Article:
April 18, 2019 – Technology has changed the game in executive search, making it imperative for recruiters to find new ways of creating value for clients. “With platforms such as LinkedIn providing readily available information on candidates, we’ve seen a disintermediation in the industry,” said John Ellis, CEO of U.K.-headquartered executive search firm Savannah Group, in a new report by Invenias, a global provider of cloud-based software for executive search firms.
Mr. Ellis doesn’t long for the pre-digital days of paper-based files and a consultant’s “black book” of contacts, but believes it was easier to differentiate oneself in the past. “It was about who you knew and had access to – whose number was in your black book – in the 1990s when I started out in executive search and even in 2002 when we set up our business,” he said.
Mr. Ellis, in fact, was a name himself in a headhunter’s black book of contacts when they suggested a career switch to executive search after more than a decade working in the technology industry. “Nowadays, however, identifying candidates is only a very small part of what a good executive search consultant does,” he said.
With over 20 years’ experience in recruiting, Mr. Ellis knows the industry well. He specializes in corporate governance best practices and works with public, private and private equity-owned businesses in a range of markets, recruiting board chairs and non-executive directors.
According to Mr. Ellis, search consultants must also be good sales people. They sell the dream of that next executive position to candidates who aren’t necessarily looking to leave their job. “We have a huge number of senior people in our database who are in executive positions,” he said. “Many are comfortably settled in their jobs. But what if we’re conducting a search and believe one of these executives is a perfect match?”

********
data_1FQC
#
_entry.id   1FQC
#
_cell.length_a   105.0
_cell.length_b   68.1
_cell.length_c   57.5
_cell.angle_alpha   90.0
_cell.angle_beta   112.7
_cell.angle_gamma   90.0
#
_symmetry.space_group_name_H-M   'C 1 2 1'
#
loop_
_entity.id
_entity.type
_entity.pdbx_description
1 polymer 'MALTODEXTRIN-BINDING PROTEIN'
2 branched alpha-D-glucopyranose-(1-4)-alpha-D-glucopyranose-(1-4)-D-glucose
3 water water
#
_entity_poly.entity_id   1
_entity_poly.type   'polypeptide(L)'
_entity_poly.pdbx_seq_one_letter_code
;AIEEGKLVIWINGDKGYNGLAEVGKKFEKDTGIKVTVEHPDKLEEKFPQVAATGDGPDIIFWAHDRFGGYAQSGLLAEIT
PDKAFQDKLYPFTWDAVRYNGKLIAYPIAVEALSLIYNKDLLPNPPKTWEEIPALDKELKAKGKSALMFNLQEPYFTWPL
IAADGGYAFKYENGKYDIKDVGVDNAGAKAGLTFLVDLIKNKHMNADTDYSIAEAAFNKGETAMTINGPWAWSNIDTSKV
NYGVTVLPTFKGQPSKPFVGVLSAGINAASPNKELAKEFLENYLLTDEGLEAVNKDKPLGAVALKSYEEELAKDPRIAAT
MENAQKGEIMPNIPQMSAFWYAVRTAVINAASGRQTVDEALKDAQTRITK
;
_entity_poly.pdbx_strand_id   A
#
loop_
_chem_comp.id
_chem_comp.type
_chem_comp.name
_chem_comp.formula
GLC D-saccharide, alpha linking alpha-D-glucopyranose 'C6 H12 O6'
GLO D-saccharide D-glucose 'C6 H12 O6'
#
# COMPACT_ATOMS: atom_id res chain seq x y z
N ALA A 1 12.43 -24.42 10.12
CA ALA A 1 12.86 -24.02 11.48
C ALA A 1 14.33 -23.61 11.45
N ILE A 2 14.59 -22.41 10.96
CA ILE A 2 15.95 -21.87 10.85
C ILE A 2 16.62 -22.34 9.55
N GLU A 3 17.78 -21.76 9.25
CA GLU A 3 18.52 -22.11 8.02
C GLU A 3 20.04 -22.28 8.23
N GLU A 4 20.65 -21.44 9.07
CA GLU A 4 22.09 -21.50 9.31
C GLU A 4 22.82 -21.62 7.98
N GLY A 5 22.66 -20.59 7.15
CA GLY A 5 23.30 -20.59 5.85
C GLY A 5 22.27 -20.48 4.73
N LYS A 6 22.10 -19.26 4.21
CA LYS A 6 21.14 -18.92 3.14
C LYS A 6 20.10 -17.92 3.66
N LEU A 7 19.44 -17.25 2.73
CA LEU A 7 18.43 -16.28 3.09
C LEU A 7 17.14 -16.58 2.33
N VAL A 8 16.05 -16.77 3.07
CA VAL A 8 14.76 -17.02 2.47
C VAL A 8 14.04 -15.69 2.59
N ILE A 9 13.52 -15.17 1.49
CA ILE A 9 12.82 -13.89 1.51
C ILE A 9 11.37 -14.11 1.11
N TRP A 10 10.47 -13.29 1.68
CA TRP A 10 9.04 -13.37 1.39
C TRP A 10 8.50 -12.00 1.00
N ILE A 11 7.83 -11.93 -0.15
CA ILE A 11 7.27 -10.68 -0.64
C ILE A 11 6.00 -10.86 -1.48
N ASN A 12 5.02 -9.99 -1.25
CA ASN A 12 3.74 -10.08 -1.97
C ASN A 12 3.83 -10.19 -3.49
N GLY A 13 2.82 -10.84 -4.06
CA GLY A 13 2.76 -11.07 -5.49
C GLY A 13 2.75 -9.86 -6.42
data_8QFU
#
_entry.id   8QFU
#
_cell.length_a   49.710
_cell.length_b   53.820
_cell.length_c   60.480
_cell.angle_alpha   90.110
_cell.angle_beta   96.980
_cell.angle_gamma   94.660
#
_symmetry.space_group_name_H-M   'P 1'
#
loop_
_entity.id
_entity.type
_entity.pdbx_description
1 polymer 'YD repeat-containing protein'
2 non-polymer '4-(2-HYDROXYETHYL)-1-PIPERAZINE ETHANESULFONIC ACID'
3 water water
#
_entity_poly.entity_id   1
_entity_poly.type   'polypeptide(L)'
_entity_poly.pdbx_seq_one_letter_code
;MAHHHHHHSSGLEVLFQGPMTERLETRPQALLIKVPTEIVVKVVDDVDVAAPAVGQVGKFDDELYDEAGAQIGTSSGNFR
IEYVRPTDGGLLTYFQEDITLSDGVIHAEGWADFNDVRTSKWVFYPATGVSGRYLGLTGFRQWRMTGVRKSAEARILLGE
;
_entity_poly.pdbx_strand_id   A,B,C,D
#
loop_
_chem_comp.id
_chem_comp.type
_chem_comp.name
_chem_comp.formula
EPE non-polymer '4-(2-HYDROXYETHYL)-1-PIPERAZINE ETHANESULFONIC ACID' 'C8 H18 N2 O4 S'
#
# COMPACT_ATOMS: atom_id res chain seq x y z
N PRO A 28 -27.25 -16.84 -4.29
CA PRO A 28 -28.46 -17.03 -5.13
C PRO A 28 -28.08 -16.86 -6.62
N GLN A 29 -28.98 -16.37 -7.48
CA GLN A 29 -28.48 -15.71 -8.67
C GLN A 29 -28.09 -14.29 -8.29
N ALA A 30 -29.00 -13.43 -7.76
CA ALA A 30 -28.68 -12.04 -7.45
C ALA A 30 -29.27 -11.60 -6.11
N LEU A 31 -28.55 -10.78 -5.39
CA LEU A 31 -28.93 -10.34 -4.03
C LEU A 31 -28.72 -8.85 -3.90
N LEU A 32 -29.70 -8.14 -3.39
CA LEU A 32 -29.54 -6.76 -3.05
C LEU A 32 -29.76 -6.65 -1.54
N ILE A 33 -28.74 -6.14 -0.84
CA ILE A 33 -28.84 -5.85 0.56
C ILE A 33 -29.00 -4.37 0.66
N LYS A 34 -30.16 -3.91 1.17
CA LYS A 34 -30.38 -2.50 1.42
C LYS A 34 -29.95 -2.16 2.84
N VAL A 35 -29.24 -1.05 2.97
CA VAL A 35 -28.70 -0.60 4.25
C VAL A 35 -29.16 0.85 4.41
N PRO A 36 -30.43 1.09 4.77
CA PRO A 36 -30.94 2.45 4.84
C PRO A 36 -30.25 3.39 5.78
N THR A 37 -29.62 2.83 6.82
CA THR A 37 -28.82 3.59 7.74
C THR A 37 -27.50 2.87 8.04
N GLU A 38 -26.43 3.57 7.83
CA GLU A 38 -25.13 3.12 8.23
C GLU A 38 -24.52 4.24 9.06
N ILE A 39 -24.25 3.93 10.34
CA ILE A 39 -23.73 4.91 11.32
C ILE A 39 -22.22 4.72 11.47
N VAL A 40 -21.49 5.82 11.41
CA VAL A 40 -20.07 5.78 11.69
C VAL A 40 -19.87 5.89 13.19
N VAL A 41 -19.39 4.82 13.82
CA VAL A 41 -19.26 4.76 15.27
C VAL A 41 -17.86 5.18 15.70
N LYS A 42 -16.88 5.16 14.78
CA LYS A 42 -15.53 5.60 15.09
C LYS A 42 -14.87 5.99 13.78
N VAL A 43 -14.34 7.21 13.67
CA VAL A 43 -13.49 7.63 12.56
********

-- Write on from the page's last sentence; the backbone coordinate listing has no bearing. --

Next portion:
John Ellis on Motivation –“I have particularly enjoyed putting together a team of outstanding search professionals and seeing our business grow and develop. I have always felt there is a demand in the search market for a ‘challenger’ brand that is prepared to challenge the model and the way that search has typically been undertaken. It is very gratifying that so many of our clients seem to agree.”
“This is where a good consultant adds value,” said Mr. Ellis. “It’s their job to convince the executive that this is the right career move. While networking platforms are great for tracking career progression, they don’t build these personal relationships with candidates.”
Further value is added through deep market sector expertise. “An in-house professional is typically more generalist, with knowledge concentrated on industries or functions within their own organization’s area of operation,” said Mr. Ellis. “This limits the field of search. Executive search firms have a far broader reach. For example, a technology client looking for a senior finance executive doesn’t necessarily need someone with technology industry knowledge. Rather it’s about their experience in finance. In this instance, we might have candidates in retail or financial services who could fit the bill.”
Mr. Ellis said that clients’ requirements are changing. “They want executive search partners to find both long-term and interim executives, while being more flexible in the way these services are delivered and priced,” he said. “Our industry has been slow to evolve in this respect, with a three-phase billing process that has changed little. But now clients sometimes want an executive search partner to support them in different ways – perhaps to provide a market mapping as a stand-alone project rather than as part of the end-to-end assignment. Then they might undertake part of the process themselves and companies like ours need to work with their in-house teams, not against them.”